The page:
water in order to remove dust and other inorganic impu-
rities, then oven-dried for 24 h at 120 C to reduce the
moisture content.
2.2. Activated carbon preparation
Chemical activation of cassava peel was performed
using KOH. Dierent carbonization time, temperatures,
and impregnation ratios were studied in order to estab-
lish the optimal conditions for producing high surface
area activated carbons from cassava peel. Chemical acti-
vation was performed with method as follow: 10 g of
dried cassava peel was mixed with KOH solution with
dierent impregnation ratio for about 3 h at 50 C.
The concentration of KOH solution was adjusted to
give a mass ratio of chemical activating agent to cassava
peel range from 1:2 to 5:2 (mass basis). The resulting
homogeneous slurry was dried at 110 C for at least
24 h. The resulting sample was place in horizontal tubu-
lar furnace and then carbonized at desired temperatures
(450 C, 550 C, 650 C, and 750 C). The carbonization
and activation was performed under nitrogen ow of
150 cm
3
/min. The carbonization and activation process
was initiated by heating the sample at heating rate of
10 C/min from room temperature (around 30 C) until
the desired temperature was reached. Samples were
held at desired temperature for dierent carbonization
times of 1, 2, or 3 h before cooling down under nitrogen
ow. The activated carbon products were washed
sequentially with a 0.5 N HCl solution. Subsequently,
the samples were repeatedly washed with hot dis-
tilled water until the pH of solution reach 6.5 and
nally washed with cold distilled water. After that, the
samples were dried at 110 C for 24 h and stored in
desiccator.
2.3. Pore structure characterization
The pore structure characteristics of the resulting
carbons were determined by nitrogen adsorption at
196 C using an automatic Micromeritics ASAP-2010
volumetric sorption analyzer. Prior to gas adsorption
measurements, the carbon was degassed at 300 C in a
vacuum condition for a period of at least 24 h. Nitrogen
adsorption isotherms were measured over a relative
pressure (P/P
0
) range from approximately 10
5
to 0.995.
The BET surface area, micropore volume and micropore
surface area of the activated carbons were determined
by application of the BrunauerEmmettTeller (BET)
and DubininAsthakov (DA) analysis software avail-
able with the instrument, respectively. The BET surface
area was determined by means of the standard BET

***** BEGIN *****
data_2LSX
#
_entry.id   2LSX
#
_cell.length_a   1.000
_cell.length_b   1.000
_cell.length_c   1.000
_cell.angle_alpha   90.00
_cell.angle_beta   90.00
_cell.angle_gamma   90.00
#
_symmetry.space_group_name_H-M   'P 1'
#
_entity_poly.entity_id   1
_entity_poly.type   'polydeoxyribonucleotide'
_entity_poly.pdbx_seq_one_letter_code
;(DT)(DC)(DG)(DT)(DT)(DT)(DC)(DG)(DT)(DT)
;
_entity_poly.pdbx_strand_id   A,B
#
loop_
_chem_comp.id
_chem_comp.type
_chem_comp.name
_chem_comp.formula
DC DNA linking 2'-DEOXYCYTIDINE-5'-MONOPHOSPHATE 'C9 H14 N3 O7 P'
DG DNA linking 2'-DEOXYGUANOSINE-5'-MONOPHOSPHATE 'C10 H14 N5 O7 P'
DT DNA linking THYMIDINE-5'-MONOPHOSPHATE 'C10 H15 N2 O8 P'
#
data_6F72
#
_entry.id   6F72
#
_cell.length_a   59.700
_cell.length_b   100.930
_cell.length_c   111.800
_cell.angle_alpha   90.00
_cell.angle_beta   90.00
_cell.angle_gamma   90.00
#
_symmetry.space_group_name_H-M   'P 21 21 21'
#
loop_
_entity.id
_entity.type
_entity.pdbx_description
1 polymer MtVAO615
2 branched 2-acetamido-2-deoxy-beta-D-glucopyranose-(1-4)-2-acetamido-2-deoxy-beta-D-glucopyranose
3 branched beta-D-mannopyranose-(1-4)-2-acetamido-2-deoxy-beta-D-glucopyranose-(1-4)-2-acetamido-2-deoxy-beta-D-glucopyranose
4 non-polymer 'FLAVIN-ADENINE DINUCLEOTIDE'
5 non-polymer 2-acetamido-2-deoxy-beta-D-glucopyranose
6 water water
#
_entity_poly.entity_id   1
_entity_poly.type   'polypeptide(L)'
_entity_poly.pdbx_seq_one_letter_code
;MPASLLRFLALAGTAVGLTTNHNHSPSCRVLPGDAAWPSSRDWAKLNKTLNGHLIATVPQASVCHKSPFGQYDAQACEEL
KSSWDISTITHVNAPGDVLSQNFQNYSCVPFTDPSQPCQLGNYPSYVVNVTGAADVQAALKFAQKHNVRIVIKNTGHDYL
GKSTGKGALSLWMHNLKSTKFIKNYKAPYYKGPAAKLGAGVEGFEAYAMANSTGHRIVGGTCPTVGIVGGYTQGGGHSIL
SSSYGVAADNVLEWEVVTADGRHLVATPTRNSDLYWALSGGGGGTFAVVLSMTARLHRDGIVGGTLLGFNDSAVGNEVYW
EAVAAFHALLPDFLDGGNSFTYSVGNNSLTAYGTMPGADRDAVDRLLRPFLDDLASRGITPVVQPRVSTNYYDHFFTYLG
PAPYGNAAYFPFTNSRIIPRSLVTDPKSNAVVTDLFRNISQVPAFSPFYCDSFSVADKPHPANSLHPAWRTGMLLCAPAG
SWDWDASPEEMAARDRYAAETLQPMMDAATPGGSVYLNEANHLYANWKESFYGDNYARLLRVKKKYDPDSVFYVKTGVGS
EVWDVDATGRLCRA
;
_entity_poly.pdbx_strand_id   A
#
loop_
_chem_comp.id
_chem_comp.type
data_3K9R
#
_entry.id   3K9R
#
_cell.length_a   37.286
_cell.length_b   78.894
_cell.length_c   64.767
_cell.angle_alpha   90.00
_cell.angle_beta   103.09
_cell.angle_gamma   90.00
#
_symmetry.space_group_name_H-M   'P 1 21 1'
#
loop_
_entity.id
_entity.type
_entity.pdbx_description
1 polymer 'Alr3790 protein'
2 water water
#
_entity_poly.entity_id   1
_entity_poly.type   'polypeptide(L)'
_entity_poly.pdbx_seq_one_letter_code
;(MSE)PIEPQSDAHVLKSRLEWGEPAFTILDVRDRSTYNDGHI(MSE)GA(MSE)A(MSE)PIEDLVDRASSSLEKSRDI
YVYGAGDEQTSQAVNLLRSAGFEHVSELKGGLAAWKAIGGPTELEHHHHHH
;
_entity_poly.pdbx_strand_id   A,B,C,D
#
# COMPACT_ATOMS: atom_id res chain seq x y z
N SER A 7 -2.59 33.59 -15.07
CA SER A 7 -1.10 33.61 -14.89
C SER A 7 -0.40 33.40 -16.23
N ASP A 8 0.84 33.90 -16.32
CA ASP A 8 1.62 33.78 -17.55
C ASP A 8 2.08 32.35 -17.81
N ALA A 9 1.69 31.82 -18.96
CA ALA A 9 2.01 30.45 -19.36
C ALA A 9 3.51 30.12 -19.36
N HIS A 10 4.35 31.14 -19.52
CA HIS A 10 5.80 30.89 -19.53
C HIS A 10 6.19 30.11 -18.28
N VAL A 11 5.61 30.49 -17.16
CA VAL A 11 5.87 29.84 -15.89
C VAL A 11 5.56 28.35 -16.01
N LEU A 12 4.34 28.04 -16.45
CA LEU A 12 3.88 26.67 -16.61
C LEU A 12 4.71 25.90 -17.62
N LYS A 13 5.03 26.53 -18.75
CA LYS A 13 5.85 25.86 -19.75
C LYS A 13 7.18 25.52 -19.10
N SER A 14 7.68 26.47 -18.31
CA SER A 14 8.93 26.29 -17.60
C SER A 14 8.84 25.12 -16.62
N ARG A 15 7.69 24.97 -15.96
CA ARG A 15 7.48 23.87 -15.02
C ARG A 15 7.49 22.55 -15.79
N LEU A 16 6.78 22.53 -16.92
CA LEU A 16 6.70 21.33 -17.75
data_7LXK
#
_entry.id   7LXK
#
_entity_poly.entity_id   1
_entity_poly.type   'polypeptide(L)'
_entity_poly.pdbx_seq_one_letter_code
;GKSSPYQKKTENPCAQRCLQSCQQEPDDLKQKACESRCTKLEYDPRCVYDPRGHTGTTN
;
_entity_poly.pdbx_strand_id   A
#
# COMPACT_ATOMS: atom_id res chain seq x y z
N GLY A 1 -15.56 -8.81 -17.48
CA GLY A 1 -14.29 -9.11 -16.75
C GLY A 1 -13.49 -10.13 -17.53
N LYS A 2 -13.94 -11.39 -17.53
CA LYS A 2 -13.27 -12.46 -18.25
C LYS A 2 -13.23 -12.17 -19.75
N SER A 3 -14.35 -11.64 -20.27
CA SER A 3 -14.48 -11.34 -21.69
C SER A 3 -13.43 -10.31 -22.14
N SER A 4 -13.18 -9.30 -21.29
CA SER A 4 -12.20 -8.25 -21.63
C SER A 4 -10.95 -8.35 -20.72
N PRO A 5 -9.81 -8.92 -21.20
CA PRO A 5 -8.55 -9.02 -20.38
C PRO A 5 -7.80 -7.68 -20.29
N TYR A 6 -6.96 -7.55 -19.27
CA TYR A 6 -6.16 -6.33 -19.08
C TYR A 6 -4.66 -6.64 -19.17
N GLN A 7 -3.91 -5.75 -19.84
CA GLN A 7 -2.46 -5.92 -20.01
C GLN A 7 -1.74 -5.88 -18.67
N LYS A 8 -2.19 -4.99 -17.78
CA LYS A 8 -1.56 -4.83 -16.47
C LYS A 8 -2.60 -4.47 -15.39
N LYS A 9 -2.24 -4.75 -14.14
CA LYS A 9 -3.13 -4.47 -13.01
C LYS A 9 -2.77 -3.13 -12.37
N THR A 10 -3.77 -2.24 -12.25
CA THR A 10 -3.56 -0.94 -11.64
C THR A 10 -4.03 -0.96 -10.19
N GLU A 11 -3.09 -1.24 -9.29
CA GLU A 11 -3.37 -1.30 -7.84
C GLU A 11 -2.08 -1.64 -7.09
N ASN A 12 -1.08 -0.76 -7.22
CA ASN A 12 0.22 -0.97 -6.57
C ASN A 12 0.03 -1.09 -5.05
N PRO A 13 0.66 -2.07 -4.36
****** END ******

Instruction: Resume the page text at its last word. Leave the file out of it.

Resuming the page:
equation applied in the relative pressure range from
0.06 to 0.3. The pore size distribution of carbons were
determined from argon adsorption isotherm data using
the Micromeritics density functional theory (DFT) soft-
ware, with medium regularization. The argon adsorp-
tion experiments were carried out at 186 C using an
automatic Micromeritics ASAP-2010 volumetric sorp-
tion analyzer. Here, the argon adsorption with DFT
Table 1
Proximate and ultimate analysis of cassava peel
Analysis wt% Variation (%)
Proximate
Moisture 11.4 1.2
Volatile matter 59.4 0.8
Fixed carbon 28.9 0.9
Ash 0.3 1.0
Ultimate
Carbon 59.31 1.1
Nitrogen 2.06 1.1
Hydrogen 9.78 1.1
Oxygen 28.74 1.1
Sulphur 0.11 1.1
Y. Sudaryanto et al. / Bioresource Technology 97 (2006) 734739 735
analysis of the data is used to provide independent pore
size distribution. We used the argon adsorption data
instead of the nitrogen isotherm because when this
method (DFT) applied to nitrogen isotherm suer from
the drawback that interactions of surface chemical
heterogeneities with quadrupolar nitrogen can aect
the pore size distribution determined.
3. Results and discussion
A series of activated carbons were prepared from cas-
sava peel as precursor with chemical activation using
KOH as activating agent. The eects of dierent prepa-
ration variables on the pore characteristic and surface
chemistry (surface acidity) of activated products were
also studied. Details are discussed as follow.
3.1. Yield of activated carbon
Carbonization temperature plays an important role
on the yield of activated carbon. Fig. 1 depicts the eect
of carbonization temperature on the yield of activated
carbon at dierent carbonization time (impregnation
ratio 1:1). As seen in the gure, carbonization time does
not have much eect on the yield of activated carbon
while the carbonization temperature has signicant ef-
fect. At carbonization temperature range 450550 C,
the rate of weight loss is high primarily due to the initial
large amount of volatiles that can be easily released with
increasing temperature as well as the loss of moisture to
a lesser extent. The yield of the activated carbon at car-
bonization temperatures more than 650 C are less than
xed carbon in initial precursor (see Table 1). Since the
potassium hydroxide is a strong base, it catalyzes the
oxidation reactions.
3.2. Eect of carbonization time on the pore
characteristic
As mentioned before that the carbonization time has
no signicant eect on the yield of activated carbon.
Table 2 summarizes the eect of carbonization time on
the pore characteristic of chemically activated carbons
under conditions of carbonization temperature 650 C
and impregnation ratio 1:1. This table clearly shows that
carbonization time does not have much eect on the
pore characteristic of activated carbon products. In gen-